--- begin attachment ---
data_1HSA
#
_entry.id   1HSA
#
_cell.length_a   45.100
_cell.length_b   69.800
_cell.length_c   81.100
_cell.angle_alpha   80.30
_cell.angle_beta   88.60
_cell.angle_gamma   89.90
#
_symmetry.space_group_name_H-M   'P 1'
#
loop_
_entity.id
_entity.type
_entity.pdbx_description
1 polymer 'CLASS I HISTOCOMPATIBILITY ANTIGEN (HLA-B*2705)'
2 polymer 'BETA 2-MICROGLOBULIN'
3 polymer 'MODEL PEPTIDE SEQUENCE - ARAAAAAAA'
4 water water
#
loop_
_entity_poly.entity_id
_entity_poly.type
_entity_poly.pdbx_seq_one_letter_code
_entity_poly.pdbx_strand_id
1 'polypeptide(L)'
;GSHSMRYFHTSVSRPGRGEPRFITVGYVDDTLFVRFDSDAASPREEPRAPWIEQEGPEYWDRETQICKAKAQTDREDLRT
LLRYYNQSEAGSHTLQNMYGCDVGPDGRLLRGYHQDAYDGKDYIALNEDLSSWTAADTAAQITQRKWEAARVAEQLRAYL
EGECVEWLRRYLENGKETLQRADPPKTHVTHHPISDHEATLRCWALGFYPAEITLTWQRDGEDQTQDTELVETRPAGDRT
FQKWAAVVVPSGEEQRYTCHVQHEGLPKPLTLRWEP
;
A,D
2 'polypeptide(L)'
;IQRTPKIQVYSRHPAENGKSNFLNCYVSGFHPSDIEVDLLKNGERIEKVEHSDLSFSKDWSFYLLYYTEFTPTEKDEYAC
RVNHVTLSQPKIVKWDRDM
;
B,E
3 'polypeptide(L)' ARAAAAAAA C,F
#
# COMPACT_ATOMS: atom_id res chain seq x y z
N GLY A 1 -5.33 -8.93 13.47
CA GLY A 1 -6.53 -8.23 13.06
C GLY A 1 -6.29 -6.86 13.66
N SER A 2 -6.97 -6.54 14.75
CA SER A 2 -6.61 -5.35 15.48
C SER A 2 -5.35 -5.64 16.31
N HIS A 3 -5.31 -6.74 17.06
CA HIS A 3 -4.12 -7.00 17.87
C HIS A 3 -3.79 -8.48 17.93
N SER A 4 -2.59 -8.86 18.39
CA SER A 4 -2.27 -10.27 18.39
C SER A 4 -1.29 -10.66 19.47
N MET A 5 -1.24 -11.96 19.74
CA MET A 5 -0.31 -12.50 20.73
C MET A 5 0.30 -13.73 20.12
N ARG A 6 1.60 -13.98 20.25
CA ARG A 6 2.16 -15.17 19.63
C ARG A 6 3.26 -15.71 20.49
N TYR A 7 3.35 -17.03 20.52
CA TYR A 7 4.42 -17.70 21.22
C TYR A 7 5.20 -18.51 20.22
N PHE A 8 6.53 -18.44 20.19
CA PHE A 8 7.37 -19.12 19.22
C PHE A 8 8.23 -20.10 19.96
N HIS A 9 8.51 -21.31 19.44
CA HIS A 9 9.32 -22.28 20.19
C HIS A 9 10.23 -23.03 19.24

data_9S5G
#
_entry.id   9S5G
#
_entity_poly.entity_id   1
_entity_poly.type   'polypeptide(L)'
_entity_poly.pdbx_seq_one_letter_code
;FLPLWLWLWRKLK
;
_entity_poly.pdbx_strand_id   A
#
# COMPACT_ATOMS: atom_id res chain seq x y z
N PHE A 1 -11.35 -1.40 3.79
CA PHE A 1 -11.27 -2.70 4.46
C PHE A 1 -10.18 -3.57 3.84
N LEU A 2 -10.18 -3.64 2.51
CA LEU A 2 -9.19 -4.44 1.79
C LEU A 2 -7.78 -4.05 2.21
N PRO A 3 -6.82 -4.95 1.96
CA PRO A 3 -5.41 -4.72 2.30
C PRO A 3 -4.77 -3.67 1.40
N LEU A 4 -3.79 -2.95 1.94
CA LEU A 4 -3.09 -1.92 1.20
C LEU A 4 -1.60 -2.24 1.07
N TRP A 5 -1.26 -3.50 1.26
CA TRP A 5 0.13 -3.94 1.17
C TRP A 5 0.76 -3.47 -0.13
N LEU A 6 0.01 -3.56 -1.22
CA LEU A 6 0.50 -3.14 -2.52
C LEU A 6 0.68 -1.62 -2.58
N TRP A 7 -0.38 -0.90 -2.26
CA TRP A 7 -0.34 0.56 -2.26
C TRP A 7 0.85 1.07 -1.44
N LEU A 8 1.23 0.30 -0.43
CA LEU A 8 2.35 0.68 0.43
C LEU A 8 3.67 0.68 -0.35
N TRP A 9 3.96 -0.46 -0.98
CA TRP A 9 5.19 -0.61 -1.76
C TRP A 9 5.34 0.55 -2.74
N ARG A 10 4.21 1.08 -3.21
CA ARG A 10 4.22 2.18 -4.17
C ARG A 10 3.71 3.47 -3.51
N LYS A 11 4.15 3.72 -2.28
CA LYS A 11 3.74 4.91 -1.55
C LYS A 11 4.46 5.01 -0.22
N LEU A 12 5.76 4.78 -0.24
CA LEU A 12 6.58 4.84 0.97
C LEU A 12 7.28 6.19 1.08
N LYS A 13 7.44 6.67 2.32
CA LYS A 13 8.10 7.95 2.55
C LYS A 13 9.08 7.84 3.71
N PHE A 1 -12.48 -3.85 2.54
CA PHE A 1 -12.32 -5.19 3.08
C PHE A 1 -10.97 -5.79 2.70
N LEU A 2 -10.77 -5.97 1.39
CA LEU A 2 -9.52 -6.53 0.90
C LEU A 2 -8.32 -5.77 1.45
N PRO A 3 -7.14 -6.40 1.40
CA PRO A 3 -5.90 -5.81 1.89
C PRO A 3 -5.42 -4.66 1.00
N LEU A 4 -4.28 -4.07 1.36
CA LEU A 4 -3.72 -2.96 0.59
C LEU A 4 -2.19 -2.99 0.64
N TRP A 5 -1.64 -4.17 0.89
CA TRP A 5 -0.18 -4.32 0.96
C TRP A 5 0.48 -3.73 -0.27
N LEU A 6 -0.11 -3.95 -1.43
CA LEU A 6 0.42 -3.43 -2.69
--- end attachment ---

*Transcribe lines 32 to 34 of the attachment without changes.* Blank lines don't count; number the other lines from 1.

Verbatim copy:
FQKWAAVVVPSGEEQRYTCHVQHEGLPKPLTLRWEP
;
A,D